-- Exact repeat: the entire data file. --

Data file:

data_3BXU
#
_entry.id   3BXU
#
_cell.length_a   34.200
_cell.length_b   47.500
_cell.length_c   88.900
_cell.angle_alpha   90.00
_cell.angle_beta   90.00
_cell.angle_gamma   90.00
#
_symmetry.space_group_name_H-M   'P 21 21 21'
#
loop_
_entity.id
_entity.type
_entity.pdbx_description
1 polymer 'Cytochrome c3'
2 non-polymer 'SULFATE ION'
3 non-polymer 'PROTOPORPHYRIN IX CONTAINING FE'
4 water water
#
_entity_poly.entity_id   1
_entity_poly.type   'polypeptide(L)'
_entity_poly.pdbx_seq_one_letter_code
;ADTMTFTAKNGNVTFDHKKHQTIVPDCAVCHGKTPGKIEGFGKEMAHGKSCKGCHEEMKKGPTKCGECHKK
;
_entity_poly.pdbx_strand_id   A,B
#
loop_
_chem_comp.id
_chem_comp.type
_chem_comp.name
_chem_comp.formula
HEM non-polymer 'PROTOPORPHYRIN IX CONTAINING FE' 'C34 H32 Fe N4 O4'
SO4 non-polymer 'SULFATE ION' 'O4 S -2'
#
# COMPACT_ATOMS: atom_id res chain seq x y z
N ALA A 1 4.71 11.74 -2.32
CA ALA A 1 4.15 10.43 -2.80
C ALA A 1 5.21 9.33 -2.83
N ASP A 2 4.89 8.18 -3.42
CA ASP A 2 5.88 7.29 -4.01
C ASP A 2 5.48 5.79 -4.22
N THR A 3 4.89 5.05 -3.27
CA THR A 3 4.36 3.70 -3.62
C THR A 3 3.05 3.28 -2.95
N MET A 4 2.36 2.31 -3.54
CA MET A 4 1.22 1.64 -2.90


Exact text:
data_3BXU
#
_entry.id   3BXU
#
_cell.length_a   34.200
_cell.length_b   47.500
_cell.length_c   88.900
_cell.angle_alpha   90.00
_cell.angle_beta   90.00
_cell.angle_gamma   90.00
#
_symmetry.space_group_name_H-M   'P 21 21 21'
#
loop_
_entity.id
_entity.type
_entity.pdbx_description
1 polymer 'Cytochrome c3'
2 non-polymer 'SULFATE ION'
3 non-polymer 'PROTOPORPHYRIN IX CONTAINING FE'
4 water water
#
_entity_poly.entity_id   1
_entity_poly.type   'polypeptide(L)'
_entity_poly.pdbx_seq_one_letter_code
;ADTMTFTAKNGNVTFDHKKHQTIVPDCAVCHGKTPGKIEGFGKEMAHGKSCKGCHEEMKKGPTKCGECHKK
;
_entity_poly.pdbx_strand_id   A,B
#
loop_
_chem_comp.id
_chem_comp.type
_chem_comp.name
_chem_comp.formula
HEM non-polymer 'PROTOPORPHYRIN IX CONTAINING FE' 'C34 H32 Fe N4 O4'
SO4 non-polymer 'SULFATE ION' 'O4 S -2'
#
# COMPACT_ATOMS: atom_id res chain seq x y z
N ALA A 1 4.71 11.74 -2.32
CA ALA A 1 4.15 10.43 -2.80
C ALA A 1 5.21 9.33 -2.83
N ASP A 2 4.89 8.18 -3.42
CA ASP A 2 5.88 7.29 -4.01
C ASP A 2 5.48 5.79 -4.22
N THR A 3 4.89 5.05 -3.27
CA THR A 3 4.36 3.70 -3.62
C THR A 3 3.05 3.28 -2.95
N MET A 4 2.36 2.31 -3.54
CA MET A 4 1.22 1.64 -2.90